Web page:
In this fast-paced, technologically advanced business world, it is quint essential to understand how your business is affected by external and as well as internal factors. Identifying and analyzing these key functional distinctions can improve decision-making and positively impact the business in the long run. To leverage this opportunity, it is important to spot the difference between training and learning & development and learn how it can impact your business.
Training is about the organization. Learning and development are about the individual. In the last few years, research and development have led to firms realizing that knowledge and capability needs cannot be met just by sending employees to training courses. Often the terms ‘training’ and Learning and Development (‘L&D’) are used interchangeably. They are, however, quite distinct. In his book, helping people learn: strategies for moving from training to learning, J. Reynolds states “learning is the process by which a person constructs new knowledge, skills, and capabilities, whereas training is one of several responses an organization can undertake to promote learning”.
By implementing training, people focus on the values or skills that are being supplied or taught. Organizations gain very little by sending an employee to train and updating their checklist. It can be compared to an event that has no significant impact on the development of the individual but is recorded as a development or a gain for the organization. No wonder employees don’t typically enjoy or queue up for training. But when we discuss learning and development, we emphasize what employees are doing, most importantly what they are learning and how much they are developing. Collecting feedback from employees on their professional and personal growth can pave the way to devising strategies that lead to discovering their true hidden potential. Many employees believe training is like going back to school – they are the students, and the teacher stands up in front of them dictating what they should know. There is also a misconception by both employers and employees that once someone has attended a training course, they have the skills and knowledge to do the job. In some situations, this format may work however generally there is a learning gap as each individual has a unique grasping capability that goes unaccounted for in such cases.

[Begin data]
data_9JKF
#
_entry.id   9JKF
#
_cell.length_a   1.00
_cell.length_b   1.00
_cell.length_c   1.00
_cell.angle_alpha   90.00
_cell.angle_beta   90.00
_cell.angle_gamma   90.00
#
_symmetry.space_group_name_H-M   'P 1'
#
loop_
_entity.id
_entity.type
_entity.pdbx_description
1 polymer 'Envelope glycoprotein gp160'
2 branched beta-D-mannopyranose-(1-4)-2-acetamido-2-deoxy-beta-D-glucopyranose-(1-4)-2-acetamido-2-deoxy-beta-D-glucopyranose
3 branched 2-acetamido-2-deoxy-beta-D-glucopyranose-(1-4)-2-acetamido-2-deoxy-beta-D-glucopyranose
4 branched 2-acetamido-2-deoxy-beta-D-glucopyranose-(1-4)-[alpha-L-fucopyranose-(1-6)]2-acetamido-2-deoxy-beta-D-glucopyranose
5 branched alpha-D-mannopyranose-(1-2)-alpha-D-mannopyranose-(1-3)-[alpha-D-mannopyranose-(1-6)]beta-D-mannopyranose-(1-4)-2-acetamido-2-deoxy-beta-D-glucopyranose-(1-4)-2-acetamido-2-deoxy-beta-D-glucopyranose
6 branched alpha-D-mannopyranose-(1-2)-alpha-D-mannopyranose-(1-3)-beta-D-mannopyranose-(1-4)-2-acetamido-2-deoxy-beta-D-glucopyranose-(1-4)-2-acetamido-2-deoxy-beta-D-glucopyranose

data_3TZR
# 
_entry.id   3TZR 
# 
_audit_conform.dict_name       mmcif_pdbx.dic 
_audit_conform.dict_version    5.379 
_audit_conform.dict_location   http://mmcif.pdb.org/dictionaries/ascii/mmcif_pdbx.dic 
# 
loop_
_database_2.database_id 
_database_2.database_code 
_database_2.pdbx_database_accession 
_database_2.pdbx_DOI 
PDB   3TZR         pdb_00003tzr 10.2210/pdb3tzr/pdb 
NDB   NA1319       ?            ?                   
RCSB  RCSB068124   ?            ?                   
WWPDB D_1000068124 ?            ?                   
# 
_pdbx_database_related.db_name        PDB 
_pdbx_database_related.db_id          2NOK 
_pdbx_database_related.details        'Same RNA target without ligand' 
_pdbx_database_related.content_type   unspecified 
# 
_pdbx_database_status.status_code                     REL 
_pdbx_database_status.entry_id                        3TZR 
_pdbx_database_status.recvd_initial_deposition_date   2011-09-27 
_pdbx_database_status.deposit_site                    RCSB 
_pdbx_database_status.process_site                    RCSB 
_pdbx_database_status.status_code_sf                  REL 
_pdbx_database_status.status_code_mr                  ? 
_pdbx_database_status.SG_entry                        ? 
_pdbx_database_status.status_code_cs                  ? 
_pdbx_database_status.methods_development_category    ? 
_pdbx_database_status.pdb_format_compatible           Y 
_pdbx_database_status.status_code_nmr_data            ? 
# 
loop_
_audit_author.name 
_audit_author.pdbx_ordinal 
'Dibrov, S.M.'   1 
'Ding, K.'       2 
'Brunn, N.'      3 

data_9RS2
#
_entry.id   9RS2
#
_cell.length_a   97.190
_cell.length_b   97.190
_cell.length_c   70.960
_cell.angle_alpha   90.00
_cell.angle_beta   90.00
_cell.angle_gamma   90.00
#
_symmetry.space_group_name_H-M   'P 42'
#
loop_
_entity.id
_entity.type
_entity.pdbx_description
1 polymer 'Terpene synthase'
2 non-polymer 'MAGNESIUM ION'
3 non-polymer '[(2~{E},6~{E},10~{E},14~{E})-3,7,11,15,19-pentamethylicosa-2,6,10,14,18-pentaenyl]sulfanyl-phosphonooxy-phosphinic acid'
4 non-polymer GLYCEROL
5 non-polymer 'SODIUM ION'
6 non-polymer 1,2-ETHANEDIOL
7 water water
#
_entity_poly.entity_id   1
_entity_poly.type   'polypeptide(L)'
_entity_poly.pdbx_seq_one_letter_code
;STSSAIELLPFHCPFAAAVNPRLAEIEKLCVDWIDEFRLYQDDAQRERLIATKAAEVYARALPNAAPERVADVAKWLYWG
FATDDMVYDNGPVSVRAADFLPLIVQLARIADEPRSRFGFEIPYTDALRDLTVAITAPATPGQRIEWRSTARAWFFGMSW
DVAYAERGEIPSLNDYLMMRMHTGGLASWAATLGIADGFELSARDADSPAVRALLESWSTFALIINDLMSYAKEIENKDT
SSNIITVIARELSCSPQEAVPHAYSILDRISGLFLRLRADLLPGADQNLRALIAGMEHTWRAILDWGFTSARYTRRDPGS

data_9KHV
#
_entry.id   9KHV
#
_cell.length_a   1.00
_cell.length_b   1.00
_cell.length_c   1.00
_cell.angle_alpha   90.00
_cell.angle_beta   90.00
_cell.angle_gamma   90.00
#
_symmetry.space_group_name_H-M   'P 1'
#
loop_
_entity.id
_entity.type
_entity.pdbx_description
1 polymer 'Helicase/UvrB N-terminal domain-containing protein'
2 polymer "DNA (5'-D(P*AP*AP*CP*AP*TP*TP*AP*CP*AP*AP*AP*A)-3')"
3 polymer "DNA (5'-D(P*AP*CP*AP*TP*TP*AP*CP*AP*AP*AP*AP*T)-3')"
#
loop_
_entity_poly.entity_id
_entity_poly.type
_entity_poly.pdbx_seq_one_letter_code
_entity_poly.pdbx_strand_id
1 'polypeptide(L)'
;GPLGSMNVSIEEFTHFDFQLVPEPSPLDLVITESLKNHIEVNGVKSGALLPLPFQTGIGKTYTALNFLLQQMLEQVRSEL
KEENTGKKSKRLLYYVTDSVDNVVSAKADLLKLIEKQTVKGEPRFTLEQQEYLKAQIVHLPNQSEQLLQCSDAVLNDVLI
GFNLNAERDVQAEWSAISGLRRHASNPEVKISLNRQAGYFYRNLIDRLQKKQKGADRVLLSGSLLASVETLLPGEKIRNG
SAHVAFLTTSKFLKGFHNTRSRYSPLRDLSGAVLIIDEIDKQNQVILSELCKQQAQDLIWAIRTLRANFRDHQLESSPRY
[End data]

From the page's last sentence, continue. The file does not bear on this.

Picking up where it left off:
One can’t deny the fact that some organizations have mandatory training sessions. For example, workplace health and safety, telephone procedures, machinery use, etc. Yes, the training is crucial in such jobs but that is not what contributes to the overall outcome. It is the ability of an individual to apply the knowledge gained in the training sessions. Hence, it is necessary to understand if your employees have actually learned something from attending the training sessions. The word ‘learning’ in the term ‘learning and development’ is significant. It suggests that people are driving their own development through relevant experience, beyond work-related skills, knowledge, and processes. Learning extends the idea of personal development (and thereby organizational development) to beliefs, values, wisdom, compassion, emotional maturity, ethics, integrity, and most important of all, their unique individual potential.
L&D is a continuous process that leads to the development of the knowledge and skills to ensure an employee’s ability and potential growth through the provision of learning experiences or through self-directed (self-managed) learning to prepare them for greater or higher-level responsibilities in the future.
To sum up:
Training refers to inserting skills into people, whereas we should be developing individuals from the inside out so that they can realize their true potential.
Training is a mundane chore that employees are paid to do. Learning is quite different and bonds well with the employees—People respond to appropriate learning because they choose to and because it not only benefits or interests them but also helps them to grow and develop natural abilities
L&D puts the onus back onto the individual rather than on the organization that is focusing only on its training sessions.
It is important to remember that whilst employers have the responsibility of providing opportunities for employees to learn in ways that maximize their potential development, you can’t make people learn. As the saying goes – you can lead a horse to water, but you can’t make it drink. Ultimately each one of us is responsible for our own learning and development. Learning and development is often a matter of mindset; individuals, organizations, and society can build a future that ensures growth—an effective strategy that resonates with more ways to continually learn, grow, and achieve development goals.
Read the full article: “Training versus Learning and Development”
Aniket Sawant holds a Mechanical Engineering degree and a Master’s in Administrative Science – HR Administration. With his eclectic experience in verticals like Human Resources, Marketing, and Operations; he is on a mission to blend his technical skills with human capital management to attain holistic development and achieve organizational goals.